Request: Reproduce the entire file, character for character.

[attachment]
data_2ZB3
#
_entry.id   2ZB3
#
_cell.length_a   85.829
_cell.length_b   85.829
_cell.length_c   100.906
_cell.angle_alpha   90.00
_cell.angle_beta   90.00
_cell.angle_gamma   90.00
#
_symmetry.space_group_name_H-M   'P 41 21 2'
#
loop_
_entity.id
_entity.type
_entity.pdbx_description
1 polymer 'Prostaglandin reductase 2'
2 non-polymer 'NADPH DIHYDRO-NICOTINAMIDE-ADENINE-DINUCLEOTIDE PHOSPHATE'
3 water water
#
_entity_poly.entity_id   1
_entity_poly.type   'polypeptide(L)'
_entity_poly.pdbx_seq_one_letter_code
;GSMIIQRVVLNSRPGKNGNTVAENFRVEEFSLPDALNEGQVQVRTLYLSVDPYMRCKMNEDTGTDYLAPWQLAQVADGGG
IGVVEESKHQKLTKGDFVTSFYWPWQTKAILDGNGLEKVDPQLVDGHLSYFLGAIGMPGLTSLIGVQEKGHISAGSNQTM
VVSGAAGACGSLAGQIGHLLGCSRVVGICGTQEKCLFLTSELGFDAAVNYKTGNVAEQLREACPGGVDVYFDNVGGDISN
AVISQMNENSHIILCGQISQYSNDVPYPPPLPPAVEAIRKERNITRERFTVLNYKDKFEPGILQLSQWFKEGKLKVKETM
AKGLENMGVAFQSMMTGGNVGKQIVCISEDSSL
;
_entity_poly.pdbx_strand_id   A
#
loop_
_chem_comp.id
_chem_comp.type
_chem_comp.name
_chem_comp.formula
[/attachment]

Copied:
data_2ZB3
#
_entry.id   2ZB3
#
_cell.length_a   85.829
_cell.length_b   85.829
_cell.length_c   100.906
_cell.angle_alpha   90.00
_cell.angle_beta   90.00
_cell.angle_gamma   90.00
#
_symmetry.space_group_name_H-M   'P 41 21 2'
#
loop_
_entity.id
_entity.type
_entity.pdbx_description
1 polymer 'Prostaglandin reductase 2'
2 non-polymer 'NADPH DIHYDRO-NICOTINAMIDE-ADENINE-DINUCLEOTIDE PHOSPHATE'
3 water water
#
_entity_poly.entity_id   1
_entity_poly.type   'polypeptide(L)'
_entity_poly.pdbx_seq_one_letter_code
;GSMIIQRVVLNSRPGKNGNTVAENFRVEEFSLPDALNEGQVQVRTLYLSVDPYMRCKMNEDTGTDYLAPWQLAQVADGGG
IGVVEESKHQKLTKGDFVTSFYWPWQTKAILDGNGLEKVDPQLVDGHLSYFLGAIGMPGLTSLIGVQEKGHISAGSNQTM
VVSGAAGACGSLAGQIGHLLGCSRVVGICGTQEKCLFLTSELGFDAAVNYKTGNVAEQLREACPGGVDVYFDNVGGDISN
AVISQMNENSHIILCGQISQYSNDVPYPPPLPPAVEAIRKERNITRERFTVLNYKDKFEPGILQLSQWFKEGKLKVKETM
AKGLENMGVAFQSMMTGGNVGKQIVCISEDSSL
;
_entity_poly.pdbx_strand_id   A
#
loop_
_chem_comp.id
_chem_comp.type
_chem_comp.name
_chem_comp.formula